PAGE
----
It's Later Than You Think!

Monday, April 28, 2008

Bright Monday

Christ is Risen!

Here is the Bright Monday Sermon of Archbishop Andrei (Rymarenko, 1893-1978) of Rockland, of blessed memory:
Have you noticed, brothers and sisters, how the Holy Church concluded for us the great time which we call the Lenten Triodion? During the entire Lenten Triodion the Holy Church was waking up our heart, was revealing to us all the states of emotion connected with our heart. We had, as it were, to look at what is within us. And when this was manifested in us, then we approached the Cross and the Book of the Gospels and received the promise which the Lord has given to us: "Receive ye the Holy Spirit," said the Lord to His disciples; ‘Whose so ever sins ye remit, they are remitted unto them; and whose so ever sins ye retain, they are retained" (Jn. 20:22-23). And trusting in this daring of the Church, we received, in the Sacrament of Confession, forgiveness.

But after receiving the sanctification of our soul, of our heart, we must continue our way. Here is what the Holy Church gives us: after Golgotha, after the carrying out of the Shroud, after that great moment when we heard, or rather, performed the burial of the Savior, the way on which the Holy Church was leading us seems to change. Up to this moment, we were instructed by readings from Holy Scripture, from the writings of the Holy Fathers. The purpose of all this was to make it possible for us to go more deeply within ourselves.

And now begins, as it were, a different method: the Church gives us symbols. Here, during Holy Night we are given a symbol: in a darkened church we hear the angelic singing, telling us about the Resurrection of Christ. And we begin our way. Before us is elevated the Cross. High, before our eyes — the images of the Saints, the Heavenly Queen, who have become our fellow-travelers into heavenly life. We walk around the church, and this path we are walking on is uneven: there are bumps, stones, and sand. At the same time it is dark. We stumble, we walk unevenly, weaving. We’re on the point of falling, and yet we go on. Before us are signs — the Cross and the holy images. At the same time in church, it is beginning to get light, we see it through the windows. And we know we have to enter this Church. But will we enter? Will we not remain in this darkness forever? Will we not fall? Or will we enter just the same?

And here the Holy Church shows us this way. We are walking around the church. And at the same time, what is going on? The choir is singing. With the angels we are singing and glorifying our Creator. So the Holy Church represents in symbols the way we must go through this year. Maybe the Lord will take us, or maybe once more we will visibly enter the church where the Resurrected Christ will be glorified; and the Grace of Resurrection will enter into communion with our soul.

So yesterday should have gone by under the impression of this symbol. At the end of this day the Church gives us a bright, festive service, where in the Gospel reading, the gift of the Resurrected Lord is given to us. "Peace be unto you" (Lk. 24:36). And we should keep this peace. With this feeling we should have performed today’s first festal Liturgy in daylight. Now it is pointed out to us what we still have to do. And this is what. Back there we were walking in night; we did not see what was around us. But now we are already in the Lord. Peace has rested in our heart. And now we will also walk with the sign of the Cross, with the sign of the Saints; but now we will walk in the light of the sun which, in a spiritual sense, is the result of the Lord’s plan of salvation for us. The Lord has shown us His light and Resurrection. Now we too must walk, but not silently; everywhere we are glorifying the Risen Lord. The Gospel itself orders us: Go and preach to all the nations (Mt. 28:19; Mk. 16:15; Lk. 24:47). Listen, brothers and sisters, to all the nations. About what? — that Christ is risen!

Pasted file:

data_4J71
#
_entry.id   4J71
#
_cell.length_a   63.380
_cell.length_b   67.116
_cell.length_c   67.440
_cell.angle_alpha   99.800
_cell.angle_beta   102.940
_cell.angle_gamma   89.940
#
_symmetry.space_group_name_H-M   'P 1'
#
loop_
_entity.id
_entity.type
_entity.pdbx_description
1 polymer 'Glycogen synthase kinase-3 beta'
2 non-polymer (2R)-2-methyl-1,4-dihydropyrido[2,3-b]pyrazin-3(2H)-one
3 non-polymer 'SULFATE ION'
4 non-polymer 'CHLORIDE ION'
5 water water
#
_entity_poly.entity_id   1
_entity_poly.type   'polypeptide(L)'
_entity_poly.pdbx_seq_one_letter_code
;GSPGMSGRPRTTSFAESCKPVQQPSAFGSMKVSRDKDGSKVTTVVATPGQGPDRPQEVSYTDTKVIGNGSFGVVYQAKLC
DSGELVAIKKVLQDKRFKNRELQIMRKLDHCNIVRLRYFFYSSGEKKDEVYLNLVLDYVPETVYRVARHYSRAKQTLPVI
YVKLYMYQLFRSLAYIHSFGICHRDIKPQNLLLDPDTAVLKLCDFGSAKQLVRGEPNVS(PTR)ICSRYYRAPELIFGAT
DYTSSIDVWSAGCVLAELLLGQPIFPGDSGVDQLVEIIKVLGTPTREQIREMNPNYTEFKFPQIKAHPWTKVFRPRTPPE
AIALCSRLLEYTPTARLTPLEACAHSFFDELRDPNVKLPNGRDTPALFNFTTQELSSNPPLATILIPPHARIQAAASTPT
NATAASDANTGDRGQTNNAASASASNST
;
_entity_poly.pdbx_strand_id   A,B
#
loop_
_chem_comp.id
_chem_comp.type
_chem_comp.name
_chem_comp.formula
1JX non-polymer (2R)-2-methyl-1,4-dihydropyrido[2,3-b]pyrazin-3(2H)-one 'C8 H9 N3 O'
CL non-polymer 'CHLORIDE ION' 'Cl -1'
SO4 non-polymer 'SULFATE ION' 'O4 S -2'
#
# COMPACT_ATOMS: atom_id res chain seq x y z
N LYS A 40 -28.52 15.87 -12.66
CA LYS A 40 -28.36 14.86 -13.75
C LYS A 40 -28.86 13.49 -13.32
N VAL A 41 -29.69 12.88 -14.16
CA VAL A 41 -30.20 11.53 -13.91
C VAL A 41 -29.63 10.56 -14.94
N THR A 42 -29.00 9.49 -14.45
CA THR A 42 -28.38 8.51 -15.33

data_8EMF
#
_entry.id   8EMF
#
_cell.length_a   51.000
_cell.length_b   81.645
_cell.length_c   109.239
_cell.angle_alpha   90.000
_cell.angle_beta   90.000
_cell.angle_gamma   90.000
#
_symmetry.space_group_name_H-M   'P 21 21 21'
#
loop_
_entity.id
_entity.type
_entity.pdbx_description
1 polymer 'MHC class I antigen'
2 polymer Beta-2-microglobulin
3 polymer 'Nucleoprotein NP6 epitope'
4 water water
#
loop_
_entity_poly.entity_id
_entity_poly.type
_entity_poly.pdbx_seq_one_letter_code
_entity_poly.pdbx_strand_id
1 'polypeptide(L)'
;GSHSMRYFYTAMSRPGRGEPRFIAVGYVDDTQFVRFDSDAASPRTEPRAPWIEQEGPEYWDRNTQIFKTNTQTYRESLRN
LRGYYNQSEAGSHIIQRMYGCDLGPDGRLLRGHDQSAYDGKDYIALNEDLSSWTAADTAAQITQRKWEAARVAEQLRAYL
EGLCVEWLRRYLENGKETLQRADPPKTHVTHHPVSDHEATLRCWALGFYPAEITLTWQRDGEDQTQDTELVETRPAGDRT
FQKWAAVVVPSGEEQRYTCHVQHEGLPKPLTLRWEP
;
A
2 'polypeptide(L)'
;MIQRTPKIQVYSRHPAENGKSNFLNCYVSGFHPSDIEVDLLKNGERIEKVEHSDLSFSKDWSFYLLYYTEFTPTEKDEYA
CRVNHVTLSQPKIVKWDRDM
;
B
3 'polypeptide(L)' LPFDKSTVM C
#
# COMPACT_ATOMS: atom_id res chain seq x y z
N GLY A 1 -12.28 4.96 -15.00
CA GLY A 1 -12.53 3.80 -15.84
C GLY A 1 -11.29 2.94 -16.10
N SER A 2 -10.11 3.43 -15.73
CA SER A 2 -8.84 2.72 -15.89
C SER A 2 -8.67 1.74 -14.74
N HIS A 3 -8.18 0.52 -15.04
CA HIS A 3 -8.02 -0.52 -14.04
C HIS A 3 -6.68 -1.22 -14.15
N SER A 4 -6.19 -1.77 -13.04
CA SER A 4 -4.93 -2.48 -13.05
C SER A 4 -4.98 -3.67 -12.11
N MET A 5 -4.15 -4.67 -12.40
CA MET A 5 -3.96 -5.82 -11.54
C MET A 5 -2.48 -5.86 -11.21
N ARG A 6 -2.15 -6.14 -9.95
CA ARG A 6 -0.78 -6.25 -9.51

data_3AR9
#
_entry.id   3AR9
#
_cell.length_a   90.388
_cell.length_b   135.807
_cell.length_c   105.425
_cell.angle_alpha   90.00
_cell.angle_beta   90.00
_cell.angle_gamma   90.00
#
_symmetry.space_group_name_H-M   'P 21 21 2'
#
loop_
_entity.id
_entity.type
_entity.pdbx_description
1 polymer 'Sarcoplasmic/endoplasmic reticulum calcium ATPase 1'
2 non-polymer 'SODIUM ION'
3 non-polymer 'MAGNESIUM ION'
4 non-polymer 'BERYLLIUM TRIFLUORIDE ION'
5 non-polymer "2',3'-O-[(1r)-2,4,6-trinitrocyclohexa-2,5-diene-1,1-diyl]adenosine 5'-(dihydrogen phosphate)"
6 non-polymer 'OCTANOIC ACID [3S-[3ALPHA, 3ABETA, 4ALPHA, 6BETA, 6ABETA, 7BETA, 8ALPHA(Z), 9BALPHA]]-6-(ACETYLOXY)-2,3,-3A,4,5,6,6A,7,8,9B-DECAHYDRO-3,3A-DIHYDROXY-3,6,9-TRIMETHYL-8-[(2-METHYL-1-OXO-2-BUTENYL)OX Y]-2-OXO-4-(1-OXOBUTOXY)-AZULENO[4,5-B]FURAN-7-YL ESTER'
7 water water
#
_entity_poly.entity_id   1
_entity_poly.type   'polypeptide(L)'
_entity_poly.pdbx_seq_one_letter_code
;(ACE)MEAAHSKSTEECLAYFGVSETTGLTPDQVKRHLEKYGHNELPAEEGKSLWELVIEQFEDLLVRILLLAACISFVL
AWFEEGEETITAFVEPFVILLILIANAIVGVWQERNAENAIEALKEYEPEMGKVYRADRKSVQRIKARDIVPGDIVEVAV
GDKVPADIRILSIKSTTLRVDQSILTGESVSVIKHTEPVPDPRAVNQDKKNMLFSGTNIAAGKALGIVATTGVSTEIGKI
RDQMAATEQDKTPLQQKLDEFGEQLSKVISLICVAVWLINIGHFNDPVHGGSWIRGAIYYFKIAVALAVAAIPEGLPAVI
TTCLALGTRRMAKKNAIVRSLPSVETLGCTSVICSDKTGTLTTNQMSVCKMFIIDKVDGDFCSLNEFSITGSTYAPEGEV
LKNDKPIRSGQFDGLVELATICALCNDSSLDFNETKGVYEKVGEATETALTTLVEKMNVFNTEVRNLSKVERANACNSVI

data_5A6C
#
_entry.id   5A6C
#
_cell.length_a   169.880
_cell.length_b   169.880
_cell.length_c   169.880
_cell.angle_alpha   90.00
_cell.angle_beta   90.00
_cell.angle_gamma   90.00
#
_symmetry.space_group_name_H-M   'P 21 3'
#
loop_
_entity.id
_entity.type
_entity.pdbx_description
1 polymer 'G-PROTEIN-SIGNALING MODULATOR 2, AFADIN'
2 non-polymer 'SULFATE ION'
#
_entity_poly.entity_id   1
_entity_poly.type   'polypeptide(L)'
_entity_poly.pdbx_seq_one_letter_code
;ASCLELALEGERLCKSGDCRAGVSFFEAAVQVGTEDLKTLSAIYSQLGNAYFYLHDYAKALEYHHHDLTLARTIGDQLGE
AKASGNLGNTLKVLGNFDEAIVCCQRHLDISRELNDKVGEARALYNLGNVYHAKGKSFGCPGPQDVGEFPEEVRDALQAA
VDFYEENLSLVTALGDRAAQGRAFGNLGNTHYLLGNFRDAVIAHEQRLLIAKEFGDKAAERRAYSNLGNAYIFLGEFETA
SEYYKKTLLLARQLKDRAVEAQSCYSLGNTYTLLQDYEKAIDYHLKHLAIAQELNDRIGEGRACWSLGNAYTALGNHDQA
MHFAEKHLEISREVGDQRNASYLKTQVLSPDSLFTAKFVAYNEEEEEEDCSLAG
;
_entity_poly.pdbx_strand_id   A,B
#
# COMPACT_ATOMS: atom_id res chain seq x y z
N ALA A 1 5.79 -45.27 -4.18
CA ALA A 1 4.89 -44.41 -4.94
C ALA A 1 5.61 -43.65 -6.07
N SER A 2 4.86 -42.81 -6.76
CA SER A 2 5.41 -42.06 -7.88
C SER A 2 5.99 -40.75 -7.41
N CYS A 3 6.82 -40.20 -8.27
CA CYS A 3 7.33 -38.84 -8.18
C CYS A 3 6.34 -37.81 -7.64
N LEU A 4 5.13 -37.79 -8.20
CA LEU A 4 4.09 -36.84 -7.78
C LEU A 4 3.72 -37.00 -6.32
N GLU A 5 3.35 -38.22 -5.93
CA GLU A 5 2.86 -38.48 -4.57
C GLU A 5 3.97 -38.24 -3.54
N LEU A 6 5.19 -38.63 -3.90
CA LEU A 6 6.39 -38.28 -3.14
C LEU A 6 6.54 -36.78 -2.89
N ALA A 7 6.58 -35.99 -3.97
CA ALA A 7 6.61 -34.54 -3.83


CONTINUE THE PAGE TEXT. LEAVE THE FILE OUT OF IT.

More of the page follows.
Therefore, do not think that what we are now performing is something of the past. No. It is necessary for our Christian psychology. The purpose is so that yesterday and today will be deeply inscribed on our heart, on our whole life, and will determine all the remaining moments of our life. Because now, not symbolically, but in our experience it will be necessary for us to meet each other, to decide different questions, family and social. At such moments we must remember that, of course, there will be bumps; there will be sand and stones. But all this will not be tragic if we only look upon the Cross of the Lord and the Risen Christ, Who gives us the light of understanding that our life is not here; but that there is eternal life and eternal existence.

May the Lord help us to feel and experience this!
Truly He is Risen!

Sunday, April 27, 2008


Christ is risen from the dead,
Trampling down death by death,
And to those in the tombs Bestowing life!

Today is the Feast of Feasts, the Lord's Pascha.

The Paschal Epistle of Archbishop Hilarion of Sydney, Australia, and New Zealand, Deputy of the President of the Russian Orthodox Church Outside Russia can be read here.

At Archimandrite Ephrem's site you will find the full text of the Midnight Office read before the Paschal Procession; and the full text of the Paschal Procession, Matins, Hours, and Liturgy
. Moreover, If you're genuinely interested in how the Fathers made use of the Scriptures in composing the liturgical services, then you simply must read this commentary on St John of Damascus' Paschal Canon.

Here follows the stirring Paschal Homily of Our Father Among the Saints, John Chrysostom, which is read towards the end of the Paschal Matins:
If any man be devout and loveth God,

Let him enjoy this fair and radiant triumphal feast!
If any man be a wise servant,
Let him rejoicing enter into the joy of his Lord.